AstraZeneca, the UK drug giant, posted a massive 45% jump in operating profits for the third quarter to $1.7 billion, or $0.76 a share, as expenses stayed relatively level while revenues grew 9% to $5.8 billion.

Five key growth products led the pack - the antiulcerant Nexium (esomeprazole), Crestor (rosuvastatin) for cholesterol-lowering, the asthma drug Symbicort (budesonide/formoterol), Arimidex (anastrozole) for cancer and its antipsychotic Seroquel (quetiapine) - with combined sales up 25% to $2.7 billion.

Nexium topped the bill, reaping in excess of $1.1 billion for the three-month period, up 18%. However, others also saw good growth: Symbicort jumped 28% to $240 million, Arimidex soared 36% to $303 million and Seroquel rose 32% to $706 million.

But a disappointing uptake of the cholesterol-lowerer Crestor in the crucial US statins market, capturing just 6.8% in the quarter, has set off some warning signals. The drug generated turnover of $325 million for the period, reflecting strong growth of 23%, but substantially undershooting analysts’ expectations of $343 million.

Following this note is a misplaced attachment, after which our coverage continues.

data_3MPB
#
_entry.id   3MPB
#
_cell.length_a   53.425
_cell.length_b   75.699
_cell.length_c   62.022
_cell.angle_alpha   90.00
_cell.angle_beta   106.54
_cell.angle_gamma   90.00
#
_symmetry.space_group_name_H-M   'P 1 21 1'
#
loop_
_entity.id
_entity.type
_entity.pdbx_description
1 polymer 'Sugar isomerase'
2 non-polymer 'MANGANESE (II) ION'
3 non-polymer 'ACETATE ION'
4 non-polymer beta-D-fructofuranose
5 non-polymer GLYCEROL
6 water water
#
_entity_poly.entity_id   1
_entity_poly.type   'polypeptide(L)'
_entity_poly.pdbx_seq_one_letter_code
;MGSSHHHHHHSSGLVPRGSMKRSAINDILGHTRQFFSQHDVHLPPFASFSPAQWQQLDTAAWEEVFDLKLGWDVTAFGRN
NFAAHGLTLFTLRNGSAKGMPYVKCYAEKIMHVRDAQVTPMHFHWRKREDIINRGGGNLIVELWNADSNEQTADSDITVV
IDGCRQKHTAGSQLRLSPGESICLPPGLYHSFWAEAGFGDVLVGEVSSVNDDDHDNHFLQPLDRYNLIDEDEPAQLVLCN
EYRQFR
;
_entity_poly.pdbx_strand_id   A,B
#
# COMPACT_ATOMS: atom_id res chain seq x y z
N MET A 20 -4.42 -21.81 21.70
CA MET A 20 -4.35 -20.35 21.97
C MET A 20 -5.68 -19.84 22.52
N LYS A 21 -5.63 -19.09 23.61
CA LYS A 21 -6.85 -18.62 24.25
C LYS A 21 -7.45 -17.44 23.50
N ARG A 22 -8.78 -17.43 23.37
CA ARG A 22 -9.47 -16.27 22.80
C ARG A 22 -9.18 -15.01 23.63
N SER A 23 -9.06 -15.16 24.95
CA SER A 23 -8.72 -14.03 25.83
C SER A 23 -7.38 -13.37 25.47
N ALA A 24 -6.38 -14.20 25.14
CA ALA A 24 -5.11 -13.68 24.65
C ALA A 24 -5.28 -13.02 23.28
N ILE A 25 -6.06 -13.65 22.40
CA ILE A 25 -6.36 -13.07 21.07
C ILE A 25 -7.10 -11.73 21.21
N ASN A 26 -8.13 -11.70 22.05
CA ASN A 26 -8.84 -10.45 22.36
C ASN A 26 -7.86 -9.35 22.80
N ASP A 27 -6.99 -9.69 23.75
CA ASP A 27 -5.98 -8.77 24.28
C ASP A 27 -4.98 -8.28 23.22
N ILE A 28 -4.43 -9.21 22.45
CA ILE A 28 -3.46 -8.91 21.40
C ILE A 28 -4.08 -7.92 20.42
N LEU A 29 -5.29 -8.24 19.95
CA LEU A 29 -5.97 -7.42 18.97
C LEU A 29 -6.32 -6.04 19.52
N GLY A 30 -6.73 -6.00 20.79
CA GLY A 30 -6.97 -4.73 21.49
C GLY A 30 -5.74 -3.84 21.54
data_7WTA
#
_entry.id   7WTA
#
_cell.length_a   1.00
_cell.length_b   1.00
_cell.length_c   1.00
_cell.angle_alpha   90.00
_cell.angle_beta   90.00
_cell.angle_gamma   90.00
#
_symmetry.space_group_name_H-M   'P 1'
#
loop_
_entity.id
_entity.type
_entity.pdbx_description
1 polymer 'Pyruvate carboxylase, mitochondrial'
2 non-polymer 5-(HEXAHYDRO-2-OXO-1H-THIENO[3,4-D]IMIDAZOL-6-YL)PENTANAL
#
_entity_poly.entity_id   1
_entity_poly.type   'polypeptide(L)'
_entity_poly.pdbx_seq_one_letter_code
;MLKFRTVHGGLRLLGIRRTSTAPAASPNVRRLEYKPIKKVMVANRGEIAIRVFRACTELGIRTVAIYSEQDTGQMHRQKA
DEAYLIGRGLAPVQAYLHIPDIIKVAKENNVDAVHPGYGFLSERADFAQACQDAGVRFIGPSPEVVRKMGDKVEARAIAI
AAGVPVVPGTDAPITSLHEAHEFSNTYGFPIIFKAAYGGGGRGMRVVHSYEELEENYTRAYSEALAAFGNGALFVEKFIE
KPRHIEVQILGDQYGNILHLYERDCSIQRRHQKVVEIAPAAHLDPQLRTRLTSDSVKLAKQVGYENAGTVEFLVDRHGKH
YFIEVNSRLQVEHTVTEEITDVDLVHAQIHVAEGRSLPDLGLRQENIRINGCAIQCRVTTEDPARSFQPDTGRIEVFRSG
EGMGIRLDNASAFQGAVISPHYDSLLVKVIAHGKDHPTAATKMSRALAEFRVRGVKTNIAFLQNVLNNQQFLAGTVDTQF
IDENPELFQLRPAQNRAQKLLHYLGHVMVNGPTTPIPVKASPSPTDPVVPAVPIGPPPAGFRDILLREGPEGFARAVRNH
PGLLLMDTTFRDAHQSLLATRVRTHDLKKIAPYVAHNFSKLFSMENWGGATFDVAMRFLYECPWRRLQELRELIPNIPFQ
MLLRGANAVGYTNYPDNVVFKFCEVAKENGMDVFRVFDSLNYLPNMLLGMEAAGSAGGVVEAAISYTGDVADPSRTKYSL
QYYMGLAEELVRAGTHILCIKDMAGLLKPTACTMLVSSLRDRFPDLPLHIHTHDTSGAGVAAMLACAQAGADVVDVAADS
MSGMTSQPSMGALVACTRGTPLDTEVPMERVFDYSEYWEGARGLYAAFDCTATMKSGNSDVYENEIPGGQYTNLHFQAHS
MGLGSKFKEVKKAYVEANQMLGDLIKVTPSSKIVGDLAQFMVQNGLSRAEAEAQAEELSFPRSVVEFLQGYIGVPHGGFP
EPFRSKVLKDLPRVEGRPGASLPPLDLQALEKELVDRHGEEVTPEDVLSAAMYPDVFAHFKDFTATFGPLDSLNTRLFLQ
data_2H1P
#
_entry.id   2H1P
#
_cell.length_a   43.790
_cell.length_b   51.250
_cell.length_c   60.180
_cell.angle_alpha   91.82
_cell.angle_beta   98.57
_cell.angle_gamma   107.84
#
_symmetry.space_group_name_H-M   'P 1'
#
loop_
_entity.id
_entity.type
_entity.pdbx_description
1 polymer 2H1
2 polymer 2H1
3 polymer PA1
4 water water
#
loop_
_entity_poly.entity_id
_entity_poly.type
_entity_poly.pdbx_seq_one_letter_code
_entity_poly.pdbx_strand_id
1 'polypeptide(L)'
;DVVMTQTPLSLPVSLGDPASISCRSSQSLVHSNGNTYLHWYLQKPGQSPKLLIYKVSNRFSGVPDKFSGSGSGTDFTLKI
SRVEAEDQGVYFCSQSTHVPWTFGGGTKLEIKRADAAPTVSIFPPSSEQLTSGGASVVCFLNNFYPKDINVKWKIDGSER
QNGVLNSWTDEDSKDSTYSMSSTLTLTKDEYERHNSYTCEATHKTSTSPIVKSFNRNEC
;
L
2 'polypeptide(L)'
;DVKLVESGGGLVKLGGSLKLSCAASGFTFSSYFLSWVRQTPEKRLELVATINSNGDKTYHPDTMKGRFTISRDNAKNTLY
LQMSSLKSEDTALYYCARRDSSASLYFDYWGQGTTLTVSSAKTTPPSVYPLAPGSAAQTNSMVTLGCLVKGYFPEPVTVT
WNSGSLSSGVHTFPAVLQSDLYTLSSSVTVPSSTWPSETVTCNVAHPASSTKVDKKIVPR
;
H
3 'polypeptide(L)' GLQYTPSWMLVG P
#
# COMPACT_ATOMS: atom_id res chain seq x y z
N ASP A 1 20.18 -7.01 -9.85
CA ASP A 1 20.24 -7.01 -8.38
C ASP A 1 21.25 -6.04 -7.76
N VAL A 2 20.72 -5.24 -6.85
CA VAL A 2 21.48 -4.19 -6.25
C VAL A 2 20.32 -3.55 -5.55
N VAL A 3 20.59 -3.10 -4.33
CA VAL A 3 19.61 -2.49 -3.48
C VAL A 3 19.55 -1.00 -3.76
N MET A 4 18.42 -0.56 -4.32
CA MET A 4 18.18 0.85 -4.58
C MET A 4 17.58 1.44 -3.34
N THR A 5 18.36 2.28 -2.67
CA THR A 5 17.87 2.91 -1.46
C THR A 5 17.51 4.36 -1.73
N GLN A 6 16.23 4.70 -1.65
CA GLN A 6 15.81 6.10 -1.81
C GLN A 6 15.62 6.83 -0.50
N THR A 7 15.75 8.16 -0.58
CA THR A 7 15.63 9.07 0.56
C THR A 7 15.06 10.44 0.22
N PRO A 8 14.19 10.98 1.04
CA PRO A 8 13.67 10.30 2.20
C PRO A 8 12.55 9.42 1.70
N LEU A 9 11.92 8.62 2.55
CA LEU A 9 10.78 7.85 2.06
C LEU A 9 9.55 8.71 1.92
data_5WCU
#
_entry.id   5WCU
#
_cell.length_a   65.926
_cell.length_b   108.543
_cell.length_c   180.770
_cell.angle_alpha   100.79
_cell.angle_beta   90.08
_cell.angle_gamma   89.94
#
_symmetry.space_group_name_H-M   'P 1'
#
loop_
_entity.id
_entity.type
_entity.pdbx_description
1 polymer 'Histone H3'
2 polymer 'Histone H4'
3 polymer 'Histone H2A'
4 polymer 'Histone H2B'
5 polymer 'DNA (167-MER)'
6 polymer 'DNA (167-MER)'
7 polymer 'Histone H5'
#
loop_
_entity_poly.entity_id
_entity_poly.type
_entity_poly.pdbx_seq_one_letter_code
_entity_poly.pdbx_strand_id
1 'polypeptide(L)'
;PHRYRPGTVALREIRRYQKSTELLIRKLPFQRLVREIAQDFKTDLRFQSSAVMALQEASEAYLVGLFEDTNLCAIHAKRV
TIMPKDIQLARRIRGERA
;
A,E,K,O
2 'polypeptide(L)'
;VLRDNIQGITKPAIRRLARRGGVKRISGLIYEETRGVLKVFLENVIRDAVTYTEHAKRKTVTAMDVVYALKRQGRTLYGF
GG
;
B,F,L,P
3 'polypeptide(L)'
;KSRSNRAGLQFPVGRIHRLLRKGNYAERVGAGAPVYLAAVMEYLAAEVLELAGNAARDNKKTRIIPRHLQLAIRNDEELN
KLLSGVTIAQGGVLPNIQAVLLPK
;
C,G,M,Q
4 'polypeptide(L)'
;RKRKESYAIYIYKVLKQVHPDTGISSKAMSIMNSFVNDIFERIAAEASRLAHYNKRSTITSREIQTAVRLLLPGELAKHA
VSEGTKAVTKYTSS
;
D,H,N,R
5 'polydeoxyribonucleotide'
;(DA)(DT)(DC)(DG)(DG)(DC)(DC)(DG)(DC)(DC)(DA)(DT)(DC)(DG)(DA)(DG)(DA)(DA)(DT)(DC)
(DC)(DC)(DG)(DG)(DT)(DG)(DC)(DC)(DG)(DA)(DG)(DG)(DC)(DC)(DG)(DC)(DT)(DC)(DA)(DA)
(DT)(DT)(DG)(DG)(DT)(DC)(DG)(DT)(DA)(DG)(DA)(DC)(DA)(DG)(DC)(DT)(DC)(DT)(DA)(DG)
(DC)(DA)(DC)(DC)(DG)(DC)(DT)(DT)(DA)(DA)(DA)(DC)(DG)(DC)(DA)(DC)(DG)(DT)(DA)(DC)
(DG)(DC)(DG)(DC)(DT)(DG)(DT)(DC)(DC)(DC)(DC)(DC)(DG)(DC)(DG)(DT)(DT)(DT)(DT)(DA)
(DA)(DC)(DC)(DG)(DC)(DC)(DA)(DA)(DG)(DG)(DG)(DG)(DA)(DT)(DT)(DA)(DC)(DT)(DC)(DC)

And third-quarter sales growth, although moderate, failed to reach general expectations of $5.91 billion, depressing enthusiasm for the stock, which slipped 0.5% to close at £25.89 on the London Stock Exchange on October 27.

AstraZeneca’s chief executive, Sir Tom McKillop, remained upbeat, commenting: "A continued strong sales performance, especially for the five key growth products, together with benefits arising from productivity initiatives across the entire company has produced an outstanding result for the nine months, and is reflected in an increase in our financial targets for the full year." The company now anticipates earnings per share between $2.85 and $2.95 for the full year.

But industry observers are voicing some concern over the imbalance between the group’s sales and profit growth, claiming that this underscores its reliance on lower spending to boost income. These concerns have been fuelled by recent news that development of two candidate drugs, for heart arrhythmia and incontinence, has been terminated on poor clinical trial results.

In addition, recent patent challenges to the group’s blockbusters Nexium (esomeprazole) [[19/10/05c]] and Seroquel (quetiapine) [[29/09/05a]], which collectively pulled in revenues of $6 billion last year, is also denting confidence in the group’s future performance, adding to rumblings about the state of the group’s long-term pipeline.